Today is the 31st of January 2011

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The past few days have been among the most exciting and nerve-wracking I’ve ever experienced. Egypt is on the cusp of a full-blown revolution that could lead to democracy to a country that has been yearning for it for years. The repercussions are countless; the political appearance of the Middle East might be forever changed by the events of the past few days.

A lot of people, journalists, correspondents, government officials from around the globe, seem to be in shock. They never expected this. And to be honest, neither did I, and I suspect few Egyptians did either. The 25th of January 2011 was meant to be Police Day in Egypt, a mundane holiday half-heartedly celebrated by the Egyptian populace. That day will forever live on in the memories of this generation, and will be taught in school to the children of the next one.

We knew this was going to happen. Many predicted it would have happened if Hosni Mubarak had attempted to pass on his Presidency to his son, Gamal. Many thought it would come in the case of Mubarak’s sudden death. Considering he was already past the 80-year mark, this was fairly plausible. But no one expected it to happen like this.

We could have reasonable expected a few hundred protesters in the street, who would eventually be rounded up and sent home; a few would be arrested, a few would be jailed, and in a couple of weeks Egypt would move on and that would have been the end of it. How wrong we were. Egypt, a country so often plagued by laziness, roared to life. This uprising, and that’s what it is, gained momentum so fast that even the government, usually so swift in dispersing demonstrations was caught unawares.

The police force must have been trained to deal with a situation such as this, but faced with an uprising so large and so unafraid they seemed confused as how to deal with it, and that confusion only helped the people’s cause.

On the 26th the crowds, encouraged by the day before demonstrated in their thousands, in Cairo, Alexandria, and Suez, lifting the heads of the people. Friday after prayers the storm intensified. Since then its been a blur. I couldn’t tell you what happened which day, you’ll have to look at a timeline from one of the news agencies to find out. The NDP building set on fire (it’s still on fire today), the police evacuating the streets (in order to create a state of chaos so as to give the feeling that the people still needed Mubarak) Cairo Museum broken into by two looters, widespread looting, 4,000 prisoners escaping from prisons, the military moving in, fighter jets and helicopters circling Midan el Tahrir, people forming neighbourhood militias to protect their homes and families (Mubarak’s police withdrawal plan backfiring miserably), and so many other events that make my heart race.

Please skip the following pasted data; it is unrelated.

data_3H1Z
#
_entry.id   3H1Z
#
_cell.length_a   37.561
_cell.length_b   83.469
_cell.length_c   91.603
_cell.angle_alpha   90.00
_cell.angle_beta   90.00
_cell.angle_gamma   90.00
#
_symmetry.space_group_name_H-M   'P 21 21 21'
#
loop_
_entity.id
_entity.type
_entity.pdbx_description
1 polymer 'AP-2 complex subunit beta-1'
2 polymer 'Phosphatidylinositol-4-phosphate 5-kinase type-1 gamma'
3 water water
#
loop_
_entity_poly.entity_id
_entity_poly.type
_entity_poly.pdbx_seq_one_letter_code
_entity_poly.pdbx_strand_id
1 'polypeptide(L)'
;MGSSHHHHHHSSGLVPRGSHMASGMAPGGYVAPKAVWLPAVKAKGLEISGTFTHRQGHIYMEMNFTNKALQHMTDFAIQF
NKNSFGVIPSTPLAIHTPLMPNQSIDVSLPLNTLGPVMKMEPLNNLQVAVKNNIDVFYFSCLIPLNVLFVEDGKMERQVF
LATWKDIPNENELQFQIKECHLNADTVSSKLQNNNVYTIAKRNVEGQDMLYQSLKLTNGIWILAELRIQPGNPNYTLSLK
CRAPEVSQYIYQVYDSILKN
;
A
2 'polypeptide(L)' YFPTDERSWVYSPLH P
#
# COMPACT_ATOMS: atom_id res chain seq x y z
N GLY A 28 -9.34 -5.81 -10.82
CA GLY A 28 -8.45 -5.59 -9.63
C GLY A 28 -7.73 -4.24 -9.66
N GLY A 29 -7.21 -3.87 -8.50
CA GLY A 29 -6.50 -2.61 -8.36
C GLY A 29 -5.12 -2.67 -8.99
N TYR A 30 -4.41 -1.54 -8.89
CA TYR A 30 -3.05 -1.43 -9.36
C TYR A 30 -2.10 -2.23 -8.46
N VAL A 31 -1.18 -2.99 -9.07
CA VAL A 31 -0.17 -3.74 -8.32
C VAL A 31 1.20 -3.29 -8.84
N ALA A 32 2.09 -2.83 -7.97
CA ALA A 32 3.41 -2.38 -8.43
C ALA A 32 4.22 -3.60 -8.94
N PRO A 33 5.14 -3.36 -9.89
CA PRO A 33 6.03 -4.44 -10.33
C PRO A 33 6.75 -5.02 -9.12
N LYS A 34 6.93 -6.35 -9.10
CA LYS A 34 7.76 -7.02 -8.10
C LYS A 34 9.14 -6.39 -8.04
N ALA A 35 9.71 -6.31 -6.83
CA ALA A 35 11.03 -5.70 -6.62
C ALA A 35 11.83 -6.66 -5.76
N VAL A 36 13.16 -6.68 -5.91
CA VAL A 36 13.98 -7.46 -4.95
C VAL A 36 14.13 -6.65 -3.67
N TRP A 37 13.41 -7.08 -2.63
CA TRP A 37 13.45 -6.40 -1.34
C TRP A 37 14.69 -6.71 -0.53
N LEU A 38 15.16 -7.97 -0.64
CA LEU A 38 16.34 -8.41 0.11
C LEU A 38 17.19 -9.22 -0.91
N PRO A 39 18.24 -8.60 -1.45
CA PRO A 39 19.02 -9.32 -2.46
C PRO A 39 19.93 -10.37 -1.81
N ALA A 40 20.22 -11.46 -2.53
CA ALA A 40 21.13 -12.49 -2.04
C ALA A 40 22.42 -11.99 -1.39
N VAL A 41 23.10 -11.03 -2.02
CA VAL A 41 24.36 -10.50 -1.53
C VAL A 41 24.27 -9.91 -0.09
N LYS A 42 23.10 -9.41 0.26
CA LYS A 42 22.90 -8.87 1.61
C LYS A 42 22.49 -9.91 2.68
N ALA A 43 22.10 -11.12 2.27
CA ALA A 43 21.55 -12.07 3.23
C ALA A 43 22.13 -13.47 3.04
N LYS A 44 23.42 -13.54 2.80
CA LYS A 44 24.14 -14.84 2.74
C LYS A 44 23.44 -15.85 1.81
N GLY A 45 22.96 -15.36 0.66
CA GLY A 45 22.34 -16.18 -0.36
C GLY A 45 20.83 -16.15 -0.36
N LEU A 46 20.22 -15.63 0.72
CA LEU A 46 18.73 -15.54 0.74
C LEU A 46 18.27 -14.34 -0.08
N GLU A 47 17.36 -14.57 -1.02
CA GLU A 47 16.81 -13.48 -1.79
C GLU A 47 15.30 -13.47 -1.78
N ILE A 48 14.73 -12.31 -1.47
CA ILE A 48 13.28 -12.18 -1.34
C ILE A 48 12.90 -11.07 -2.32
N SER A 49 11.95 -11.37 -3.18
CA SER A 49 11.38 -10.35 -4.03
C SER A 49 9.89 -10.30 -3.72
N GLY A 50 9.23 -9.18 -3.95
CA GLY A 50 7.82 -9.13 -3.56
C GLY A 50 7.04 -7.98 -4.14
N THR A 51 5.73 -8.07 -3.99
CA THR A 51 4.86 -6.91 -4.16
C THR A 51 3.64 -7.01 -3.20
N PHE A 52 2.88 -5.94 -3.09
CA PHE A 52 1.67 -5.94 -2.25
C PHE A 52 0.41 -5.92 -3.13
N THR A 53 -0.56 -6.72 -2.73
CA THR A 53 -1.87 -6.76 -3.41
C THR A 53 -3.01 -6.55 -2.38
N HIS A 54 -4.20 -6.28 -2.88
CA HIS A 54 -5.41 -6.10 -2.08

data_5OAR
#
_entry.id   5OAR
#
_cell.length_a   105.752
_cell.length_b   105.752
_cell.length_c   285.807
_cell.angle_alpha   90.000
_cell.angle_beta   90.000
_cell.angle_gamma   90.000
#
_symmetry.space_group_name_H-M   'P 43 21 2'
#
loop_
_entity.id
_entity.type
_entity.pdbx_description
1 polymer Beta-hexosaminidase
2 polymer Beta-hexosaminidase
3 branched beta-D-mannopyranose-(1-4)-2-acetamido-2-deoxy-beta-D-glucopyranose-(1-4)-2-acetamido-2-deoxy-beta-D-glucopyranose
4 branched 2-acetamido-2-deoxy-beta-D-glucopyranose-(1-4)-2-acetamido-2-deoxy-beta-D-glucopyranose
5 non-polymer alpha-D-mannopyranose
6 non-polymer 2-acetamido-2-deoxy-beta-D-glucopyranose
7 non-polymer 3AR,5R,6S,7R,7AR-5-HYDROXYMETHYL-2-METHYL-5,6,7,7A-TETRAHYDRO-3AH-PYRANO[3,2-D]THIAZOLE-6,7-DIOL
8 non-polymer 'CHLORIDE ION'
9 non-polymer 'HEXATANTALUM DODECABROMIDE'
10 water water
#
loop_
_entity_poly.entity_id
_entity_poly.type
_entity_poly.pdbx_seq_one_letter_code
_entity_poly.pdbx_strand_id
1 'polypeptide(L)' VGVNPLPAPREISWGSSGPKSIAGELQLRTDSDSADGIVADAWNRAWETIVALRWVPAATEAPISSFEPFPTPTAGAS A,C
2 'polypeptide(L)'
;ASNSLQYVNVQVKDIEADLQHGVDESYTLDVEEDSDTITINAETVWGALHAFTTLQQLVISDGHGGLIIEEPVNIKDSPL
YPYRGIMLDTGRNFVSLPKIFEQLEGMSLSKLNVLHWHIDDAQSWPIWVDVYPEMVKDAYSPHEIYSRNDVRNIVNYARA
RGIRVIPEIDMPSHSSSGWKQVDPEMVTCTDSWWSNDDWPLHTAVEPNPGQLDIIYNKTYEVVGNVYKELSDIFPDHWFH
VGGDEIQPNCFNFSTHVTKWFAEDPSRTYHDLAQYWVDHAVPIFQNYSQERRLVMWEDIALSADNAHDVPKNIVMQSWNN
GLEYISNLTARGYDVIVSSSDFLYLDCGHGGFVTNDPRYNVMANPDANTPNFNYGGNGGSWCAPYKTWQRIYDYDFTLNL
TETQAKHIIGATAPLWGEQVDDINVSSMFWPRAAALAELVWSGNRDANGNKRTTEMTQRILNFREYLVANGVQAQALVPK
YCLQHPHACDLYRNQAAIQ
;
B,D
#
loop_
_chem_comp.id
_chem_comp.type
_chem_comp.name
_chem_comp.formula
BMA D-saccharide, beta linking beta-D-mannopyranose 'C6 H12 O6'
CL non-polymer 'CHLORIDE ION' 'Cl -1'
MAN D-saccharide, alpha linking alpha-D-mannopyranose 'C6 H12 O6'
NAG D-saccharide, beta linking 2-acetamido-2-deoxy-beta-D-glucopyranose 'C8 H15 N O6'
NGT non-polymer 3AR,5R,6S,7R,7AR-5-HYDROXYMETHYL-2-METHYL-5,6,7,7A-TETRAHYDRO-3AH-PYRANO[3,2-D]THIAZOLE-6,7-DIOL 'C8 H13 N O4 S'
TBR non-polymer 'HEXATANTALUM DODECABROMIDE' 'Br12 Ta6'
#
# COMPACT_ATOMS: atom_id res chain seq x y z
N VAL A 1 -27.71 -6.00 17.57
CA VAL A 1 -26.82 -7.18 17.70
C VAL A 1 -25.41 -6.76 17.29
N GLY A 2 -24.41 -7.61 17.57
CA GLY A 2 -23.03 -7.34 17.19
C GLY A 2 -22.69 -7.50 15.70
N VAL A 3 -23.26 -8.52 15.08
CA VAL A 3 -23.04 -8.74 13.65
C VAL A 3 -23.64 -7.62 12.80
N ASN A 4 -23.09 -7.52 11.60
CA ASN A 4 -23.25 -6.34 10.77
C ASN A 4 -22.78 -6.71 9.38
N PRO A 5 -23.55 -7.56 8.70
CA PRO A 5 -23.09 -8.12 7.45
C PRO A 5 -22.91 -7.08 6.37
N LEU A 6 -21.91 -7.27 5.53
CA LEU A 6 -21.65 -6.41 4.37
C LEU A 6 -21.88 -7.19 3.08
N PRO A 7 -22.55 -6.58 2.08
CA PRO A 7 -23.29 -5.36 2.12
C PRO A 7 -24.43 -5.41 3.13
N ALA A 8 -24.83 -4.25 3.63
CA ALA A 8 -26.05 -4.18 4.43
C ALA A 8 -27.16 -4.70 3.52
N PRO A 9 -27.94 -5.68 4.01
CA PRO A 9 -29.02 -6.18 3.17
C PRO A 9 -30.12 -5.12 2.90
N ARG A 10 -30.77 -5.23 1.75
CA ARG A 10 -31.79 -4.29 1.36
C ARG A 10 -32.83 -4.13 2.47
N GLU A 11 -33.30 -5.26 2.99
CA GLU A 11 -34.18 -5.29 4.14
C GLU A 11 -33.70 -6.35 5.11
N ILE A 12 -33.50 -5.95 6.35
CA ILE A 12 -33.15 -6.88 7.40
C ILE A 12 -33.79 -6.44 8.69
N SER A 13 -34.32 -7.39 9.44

Today is the 31st of January 2011. The military announced that it would not attack the people of honourable people of Egypt. A green light for protests of sorts. The past few days have been filled with question marks as to the military’s stance. But people keep on forgetting that the military is made up of Egyptians, and for the past two days those same soldiers under Mubarak’s command have been welcomed by the people with open arms. There has been uncertainty though, with crowds demanding a clarification of loyalties. Thankfully, the Army is standing beside us, and now our destiny is in our own hands.

Tomorrow is February 1st 2011. Tomorrow is the planned Million Man March on Midan el Tahrir, and from there on to the presidential palace in Heliopolis. With the army on our side, the police not standing in our way, who knows what could happen.

This blog begins today. I have never felt more proud to be an Egyptian. Today Egypt changed, and it brought tears to my eyes. Tomorrow Egypt will continue to change. We will not stop until we see democracy. It’s so close we can almost touch it; tomorrow we just might.



Written by BraveNewEgypt

February 1, 2011 at 12:30 am

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